KHN Morning Briefing

Summaries of health policy coverage from major news organizations

Role Of Mental Health Professionals Becomes Flashpoint In Efforts To Curb Gun Violence

Just a day after New York passed a landmark gun control law which would require mental health workers to report to authorities patients deemed to be a danger to themselves or others, President Barack Obama is also expected to unveil his gun control agenda. The New York measure, however, is already drawing criticism from experts who worry that its reporting requirement could hinder treatment.

The Washington Post: Obama To Announce Most Expansive Gun-Control Agenda In Generations
In addition to background checks and restrictions on military-style guns and ammunition magazines, Obama is expected to propose mental health and school safety initiatives such as more federal funding for police officers in schools, according to lawmakers and interest group leaders whom White House officials briefed on the plans (Rucker, 1/15).

Los Angeles Times: New York State Adopts Toughest Gun Laws In U.S.
The Secure Ammunition and Firearms Enforcement Act, or SAFE Act, gives New York the toughest gun laws in the nation and touches on the mental health issues that both pro-gun and anti-gun activists say should be part of any new legislation. Among its key provisions is one requiring the revocation or suspension of gun licenses held by people who are deemed a danger to society by mental health workers. The bill would require mental health workers to report such patients to authorities (Susman, 1/15).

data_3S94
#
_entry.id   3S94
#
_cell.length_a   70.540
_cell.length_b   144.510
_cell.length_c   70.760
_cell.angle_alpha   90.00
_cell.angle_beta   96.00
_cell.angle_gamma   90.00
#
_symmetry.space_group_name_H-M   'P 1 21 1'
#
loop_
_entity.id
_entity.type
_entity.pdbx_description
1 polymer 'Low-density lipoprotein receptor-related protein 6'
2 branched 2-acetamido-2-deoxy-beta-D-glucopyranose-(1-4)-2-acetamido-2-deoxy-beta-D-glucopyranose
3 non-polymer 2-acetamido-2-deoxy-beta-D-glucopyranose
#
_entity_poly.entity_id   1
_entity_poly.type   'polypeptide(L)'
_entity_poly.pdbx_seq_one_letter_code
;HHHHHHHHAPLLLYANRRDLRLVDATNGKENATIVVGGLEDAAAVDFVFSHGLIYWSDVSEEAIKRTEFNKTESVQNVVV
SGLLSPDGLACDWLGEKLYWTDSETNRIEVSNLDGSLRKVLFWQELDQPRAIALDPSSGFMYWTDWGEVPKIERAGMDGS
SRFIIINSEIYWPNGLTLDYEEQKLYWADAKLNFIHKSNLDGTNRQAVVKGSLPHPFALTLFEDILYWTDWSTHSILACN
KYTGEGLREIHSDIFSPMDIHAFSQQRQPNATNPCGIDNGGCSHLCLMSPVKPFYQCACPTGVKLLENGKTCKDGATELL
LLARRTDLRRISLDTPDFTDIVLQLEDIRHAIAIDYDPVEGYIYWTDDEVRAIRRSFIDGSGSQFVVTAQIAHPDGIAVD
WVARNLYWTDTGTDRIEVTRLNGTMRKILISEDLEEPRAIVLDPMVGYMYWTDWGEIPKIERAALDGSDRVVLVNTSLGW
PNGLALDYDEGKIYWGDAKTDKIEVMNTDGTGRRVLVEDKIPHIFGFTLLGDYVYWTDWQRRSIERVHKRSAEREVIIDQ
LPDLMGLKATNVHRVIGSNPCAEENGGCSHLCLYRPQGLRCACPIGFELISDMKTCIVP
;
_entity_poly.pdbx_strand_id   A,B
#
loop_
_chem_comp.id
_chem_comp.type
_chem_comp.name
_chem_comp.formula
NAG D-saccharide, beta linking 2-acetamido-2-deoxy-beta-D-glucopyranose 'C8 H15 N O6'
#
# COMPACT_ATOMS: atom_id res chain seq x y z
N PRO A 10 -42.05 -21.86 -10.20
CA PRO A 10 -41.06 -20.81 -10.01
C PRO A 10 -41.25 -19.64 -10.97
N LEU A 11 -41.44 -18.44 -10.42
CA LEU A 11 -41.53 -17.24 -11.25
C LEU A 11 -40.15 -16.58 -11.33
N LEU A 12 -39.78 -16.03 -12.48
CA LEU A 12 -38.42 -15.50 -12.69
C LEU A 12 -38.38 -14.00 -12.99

The Associated Press/Washington Post: Experts Say Proposed NY Gun Law Could Hinder Mental Health Treatment Of Dangerous People
Mental health experts say a new tougher New York state gun control law might interfere with treatment of potentially dangerous people and even discourage them from seeking help (1/15).

The Wall Street Journal: Law's Mental-Health Provision Draws Ire
The measure requires physicians, psychologists, nurses or clinical social workers to alert local health officials if a patient "is likely to engage in conduct that would result in serious harm to self or others." After an evaluation, the health officials would pass on the person's information to law-enforcement agencies that would be authorized to seize any firearm owned by the patient. If a person is found not to own any firearms, the patient would be added to a statewide criminal background check database, marking a significant expansion of who would be made ineligible to legally buy a firearm (El-Ghobashy, 1/15).

The New York Times: Warning Signs Of Violent Acts Often Unclear
That hard fact drives the public longing for a mental health system that produces clear warning signals and can somehow stop the violence. And it is now fueling a surge in legislative activity, in Washington and New York. But these proposed changes and others like them may backfire and only reveal how broken the system is, experts said (Carey and Hartocollis, 1/15).

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